Got this sad report from The Nation,just for refusing to date a fellow youth corps member, Temitope
Adedewe’s whole life ambition seems to have run into a cul-de-sac.
First, she was battered, so much so that she lost two teeth and landed in a hospital; then her NYSC certificate was with-held, the effect of which has caused her to miss an opportunity to sit for a scholarship award examination by her Ife National Descendants Association – something which would have opened the gates for her to go further her studies in her choice university in the United Kingdom.
Temitope also faces the bleak prospect of not being able to apply for her master’s degree in Nigeria or even get a meaningful job worth her qualification.
Adewewe’s nightmare began when in June of 2015; a male corps member of the same batch (Batch A 2015/2016), Oluwabusiyi Adeola Bolarinde started making advances at her. She had known Bolarinde from their undergraduate days at the History Department of Obafemi Awolowo University, but said she always stayed away from him “because he was the aggressive type.”
“The first time I spoke to him was when we were in camp.” Adewewe said. Both however got posted to the same local government and place of primary assignment, giving Bolarinde the opportunity to start pressing her for a relationship.
“When we got posted to the same school and had to stay in the same lodge, the boy started asking me out. He said he had always liked me even while we were in school but didn’t have the courage to approach me because of my countenance. I told him there and then that I was not interested but he persisted and I in turn insisted.”Bolarinde’s persistence soon took a nasty turn, when in December that year, he resorted to insulting Adewewe. With every attempt to woo her failing, he suddenly decided to make her life miserable. “He became very hostile and started insulting me at any given opportunity. Sometimes, I returned the insults and at other times, I just ignored him. This continued until January when things took a worse dimension.
It is one thing to rain insults on someone and a completely different thing to get physically abusive. Adewewe was thus totally unprepared for what soon followed.
“On the 23rd of January at the Corpers’ Lodge of Mary Slessor Technical Secondary School where we both served, Bolarinde suddenly went violent and beat me up. We had just returned from the weekly Community development Service (CDS) three days earlier on the 20th; I wanted to recharge my phone line, but the network told me I had to register my line because my sim had been blocked. Still a stranger in the environment, I asked someone where I could do the registration; the person told me he knew someone who knew the place, not knowing that the person he had in mind was Bolarinde. Of course I refused to go with him, but this person offered to go with us if that would make me feel comfortable. So I agreed and we went.Bolarinde’s story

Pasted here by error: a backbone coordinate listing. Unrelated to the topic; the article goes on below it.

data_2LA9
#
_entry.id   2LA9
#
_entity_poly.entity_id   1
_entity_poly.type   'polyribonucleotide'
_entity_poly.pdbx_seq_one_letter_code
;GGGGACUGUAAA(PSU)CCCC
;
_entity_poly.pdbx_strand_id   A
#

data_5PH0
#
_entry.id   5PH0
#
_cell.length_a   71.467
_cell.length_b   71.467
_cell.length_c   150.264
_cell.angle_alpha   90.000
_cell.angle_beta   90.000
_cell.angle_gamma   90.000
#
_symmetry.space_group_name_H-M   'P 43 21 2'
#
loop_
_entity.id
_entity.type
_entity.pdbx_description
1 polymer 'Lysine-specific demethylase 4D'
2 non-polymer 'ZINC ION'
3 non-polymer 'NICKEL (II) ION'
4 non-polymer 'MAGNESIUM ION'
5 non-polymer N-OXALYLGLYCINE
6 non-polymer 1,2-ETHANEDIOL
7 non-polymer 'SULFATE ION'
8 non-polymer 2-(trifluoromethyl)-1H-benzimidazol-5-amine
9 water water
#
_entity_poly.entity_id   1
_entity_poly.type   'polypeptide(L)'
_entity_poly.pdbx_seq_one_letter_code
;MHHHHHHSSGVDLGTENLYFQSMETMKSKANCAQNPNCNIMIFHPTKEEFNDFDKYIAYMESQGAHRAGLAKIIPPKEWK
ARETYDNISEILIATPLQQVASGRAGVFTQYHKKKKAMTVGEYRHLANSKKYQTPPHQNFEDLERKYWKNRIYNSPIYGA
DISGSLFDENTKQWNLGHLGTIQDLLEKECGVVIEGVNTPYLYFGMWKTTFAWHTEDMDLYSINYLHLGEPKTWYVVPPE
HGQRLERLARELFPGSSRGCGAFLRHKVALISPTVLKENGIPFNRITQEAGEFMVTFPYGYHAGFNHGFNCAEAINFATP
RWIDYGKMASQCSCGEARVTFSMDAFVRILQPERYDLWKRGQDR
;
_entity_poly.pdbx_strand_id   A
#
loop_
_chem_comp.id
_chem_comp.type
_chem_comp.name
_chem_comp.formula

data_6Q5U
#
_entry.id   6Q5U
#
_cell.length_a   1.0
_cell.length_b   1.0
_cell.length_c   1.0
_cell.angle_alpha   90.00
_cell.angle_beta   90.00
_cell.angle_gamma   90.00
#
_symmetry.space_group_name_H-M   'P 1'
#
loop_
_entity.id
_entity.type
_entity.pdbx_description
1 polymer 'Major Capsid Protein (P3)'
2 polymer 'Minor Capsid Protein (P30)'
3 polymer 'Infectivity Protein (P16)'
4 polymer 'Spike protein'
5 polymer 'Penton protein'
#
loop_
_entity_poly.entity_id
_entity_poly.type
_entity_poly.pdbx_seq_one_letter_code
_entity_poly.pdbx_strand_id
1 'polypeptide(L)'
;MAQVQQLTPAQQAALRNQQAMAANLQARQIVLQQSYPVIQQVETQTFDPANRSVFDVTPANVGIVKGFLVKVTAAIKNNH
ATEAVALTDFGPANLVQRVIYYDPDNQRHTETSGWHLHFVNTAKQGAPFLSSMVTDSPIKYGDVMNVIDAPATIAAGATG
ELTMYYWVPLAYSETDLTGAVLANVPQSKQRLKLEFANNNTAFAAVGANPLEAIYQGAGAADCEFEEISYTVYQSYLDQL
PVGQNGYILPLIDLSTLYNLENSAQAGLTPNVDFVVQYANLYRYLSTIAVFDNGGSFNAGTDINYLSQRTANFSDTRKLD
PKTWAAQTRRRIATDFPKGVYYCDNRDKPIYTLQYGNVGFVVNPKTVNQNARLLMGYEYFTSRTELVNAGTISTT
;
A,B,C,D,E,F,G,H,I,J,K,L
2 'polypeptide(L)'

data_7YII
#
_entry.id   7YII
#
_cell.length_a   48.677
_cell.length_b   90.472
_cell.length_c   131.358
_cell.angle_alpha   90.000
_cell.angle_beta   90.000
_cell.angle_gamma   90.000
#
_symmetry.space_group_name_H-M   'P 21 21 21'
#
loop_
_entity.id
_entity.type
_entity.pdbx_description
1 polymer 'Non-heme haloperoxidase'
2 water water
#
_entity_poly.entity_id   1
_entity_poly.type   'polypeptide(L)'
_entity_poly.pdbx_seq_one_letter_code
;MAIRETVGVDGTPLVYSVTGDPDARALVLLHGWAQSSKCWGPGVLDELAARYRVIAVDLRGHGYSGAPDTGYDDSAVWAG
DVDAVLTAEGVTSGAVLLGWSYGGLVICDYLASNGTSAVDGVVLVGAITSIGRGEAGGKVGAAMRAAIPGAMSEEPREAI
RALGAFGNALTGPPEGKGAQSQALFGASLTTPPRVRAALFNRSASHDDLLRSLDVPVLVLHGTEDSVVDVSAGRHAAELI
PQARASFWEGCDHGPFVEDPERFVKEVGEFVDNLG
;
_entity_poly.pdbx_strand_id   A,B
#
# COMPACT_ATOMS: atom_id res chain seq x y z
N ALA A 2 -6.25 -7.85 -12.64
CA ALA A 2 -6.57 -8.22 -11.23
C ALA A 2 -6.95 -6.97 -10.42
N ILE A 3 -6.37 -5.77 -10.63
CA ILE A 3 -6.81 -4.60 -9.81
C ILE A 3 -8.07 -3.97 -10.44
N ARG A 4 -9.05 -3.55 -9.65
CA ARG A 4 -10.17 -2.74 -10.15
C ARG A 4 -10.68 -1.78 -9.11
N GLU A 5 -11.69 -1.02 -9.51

“There, they said I had to pay N600 for the registration, but I told the officer I didn’t have that amount of money on me. Just then, Bolarinde said to the man, “Do it for her, I’ll pay, she’s my girlfriend.”
I immediately refuted the statement, which made the man to start making jest of him that his girlfriend was denying him. He insisted that I was his girlfriend, to which I said ‘Who is your girlfriend? If it’s a joke, stop it.’ I paid the man N200 and left.
“That was on Thursday. On Saturday, I was sitting in the lodge. By this time, the Batch B corps members had joined us in the house. There were like eight guys. Normally around 5:00 pm, the guys would go out and fetch water. The house was in a very thick bush, so we used to lock our doors early. On this particular evening, we’d already locked the door. I was in the sitting room when I heard a knock on the door, I was scared, I asked who was at the door and the person just responded, “Me.” I insisted the person mentioned his name before I opened the door, which he (Bolarinde) finally did.
“When I opened the door, he complained that he had been standing at the door all day. He then told me that for all the gragra (resistance) I’d been doing, I only had a day left for him to show me ‘pepper.’ I ignored his threat and told him that if he had gone to fetch water like his male colleagues, he wouldn’t be standing there telling me rubbish. This was around 5pm. Around 7pm, he started sending me threat messages. One of them read, “Let this be the first and last time I’ll knock and you won’t open the door.”
“I asked who was sending me messages because I didn’t have his number. He then asked me to check his profile picture. When I checked and saw he was the one, I told him never to send me messages again. He started insulting me and I returned the insults. Later I came out of the room to charge my phone. By this time, people had already returned to the lodge and they were discussing in the sitting area. He came in and started cussing in Yoruba, and it was just the two of us that understood what he was saying. The other guy that understood Yoruba was downstairs. Part of what he said was, “Some people think they are fine; that’s why everybody is asking them out and they’re forming.”
“But I was in no mood to stomach or banter insults, so I left the sitting room and went into my room. The next thing I heard was a kick at the door and Bolarinde came into the room and started beating me with his belt. I screamed and people rushed into the room and pulled him away from me. But before then, blood had already started oozing out of my face and body because it was the iron end of the belt that he used on me. Someone asked me to go and wash off the blood on my face, but as I was going to the bathroom, he came by and told me he wasn’t done with me yet.
“For want of something to say, I said ‘So you dare come to my room to beat me with a belt?’But the next thing I saw was a blow to my mouth. For the second time, he started beating me again. There was a hammer on the floor in his room, in a twinkle, he picked it up with his leg and banged it on my mouth. That’s how I lost my teeth. Everything happened so fast. This was around 11pm. It was already too late for me to go to the hospital. In fact, it was later I noticed the bite on my face. I didn’t and still can’t recall the exact time he bit me.”